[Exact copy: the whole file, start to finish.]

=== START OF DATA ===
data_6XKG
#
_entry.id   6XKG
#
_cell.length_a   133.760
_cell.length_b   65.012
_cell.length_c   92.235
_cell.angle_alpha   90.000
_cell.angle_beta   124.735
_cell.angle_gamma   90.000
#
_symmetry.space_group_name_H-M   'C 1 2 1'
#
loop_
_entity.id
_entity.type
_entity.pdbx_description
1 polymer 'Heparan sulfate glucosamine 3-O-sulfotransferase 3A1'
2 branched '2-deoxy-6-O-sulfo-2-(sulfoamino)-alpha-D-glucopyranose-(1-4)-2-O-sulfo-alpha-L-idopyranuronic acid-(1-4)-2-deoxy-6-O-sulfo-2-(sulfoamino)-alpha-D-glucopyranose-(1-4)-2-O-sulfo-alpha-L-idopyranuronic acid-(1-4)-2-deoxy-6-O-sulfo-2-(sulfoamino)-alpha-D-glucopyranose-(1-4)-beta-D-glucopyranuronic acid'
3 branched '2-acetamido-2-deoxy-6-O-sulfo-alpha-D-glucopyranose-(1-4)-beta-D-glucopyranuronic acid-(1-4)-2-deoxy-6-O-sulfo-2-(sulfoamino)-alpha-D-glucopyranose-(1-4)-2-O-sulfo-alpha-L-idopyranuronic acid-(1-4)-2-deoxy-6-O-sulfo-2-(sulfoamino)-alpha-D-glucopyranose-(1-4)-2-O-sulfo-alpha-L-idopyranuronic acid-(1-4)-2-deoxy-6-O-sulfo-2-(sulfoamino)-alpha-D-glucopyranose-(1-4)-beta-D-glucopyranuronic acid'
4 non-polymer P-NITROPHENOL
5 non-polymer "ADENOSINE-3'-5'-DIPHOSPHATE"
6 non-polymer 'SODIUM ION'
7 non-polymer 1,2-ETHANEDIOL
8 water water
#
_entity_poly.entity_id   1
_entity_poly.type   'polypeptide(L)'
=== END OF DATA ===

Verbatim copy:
data_6XKG
#
_entry.id   6XKG
#
_cell.length_a   133.760
_cell.length_b   65.012
_cell.length_c   92.235
_cell.angle_alpha   90.000
_cell.angle_beta   124.735
_cell.angle_gamma   90.000
#
_symmetry.space_group_name_H-M   'C 1 2 1'
#
loop_
_entity.id
_entity.type
_entity.pdbx_description
1 polymer 'Heparan sulfate glucosamine 3-O-sulfotransferase 3A1'
2 branched '2-deoxy-6-O-sulfo-2-(sulfoamino)-alpha-D-glucopyranose-(1-4)-2-O-sulfo-alpha-L-idopyranuronic acid-(1-4)-2-deoxy-6-O-sulfo-2-(sulfoamino)-alpha-D-glucopyranose-(1-4)-2-O-sulfo-alpha-L-idopyranuronic acid-(1-4)-2-deoxy-6-O-sulfo-2-(sulfoamino)-alpha-D-glucopyranose-(1-4)-beta-D-glucopyranuronic acid'
3 branched '2-acetamido-2-deoxy-6-O-sulfo-alpha-D-glucopyranose-(1-4)-beta-D-glucopyranuronic acid-(1-4)-2-deoxy-6-O-sulfo-2-(sulfoamino)-alpha-D-glucopyranose-(1-4)-2-O-sulfo-alpha-L-idopyranuronic acid-(1-4)-2-deoxy-6-O-sulfo-2-(sulfoamino)-alpha-D-glucopyranose-(1-4)-2-O-sulfo-alpha-L-idopyranuronic acid-(1-4)-2-deoxy-6-O-sulfo-2-(sulfoamino)-alpha-D-glucopyranose-(1-4)-beta-D-glucopyranuronic acid'
4 non-polymer P-NITROPHENOL
5 non-polymer "ADENOSINE-3'-5'-DIPHOSPHATE"
6 non-polymer 'SODIUM ION'
7 non-polymer 1,2-ETHANEDIOL
8 water water
#
_entity_poly.entity_id   1
_entity_poly.type   'polypeptide(L)'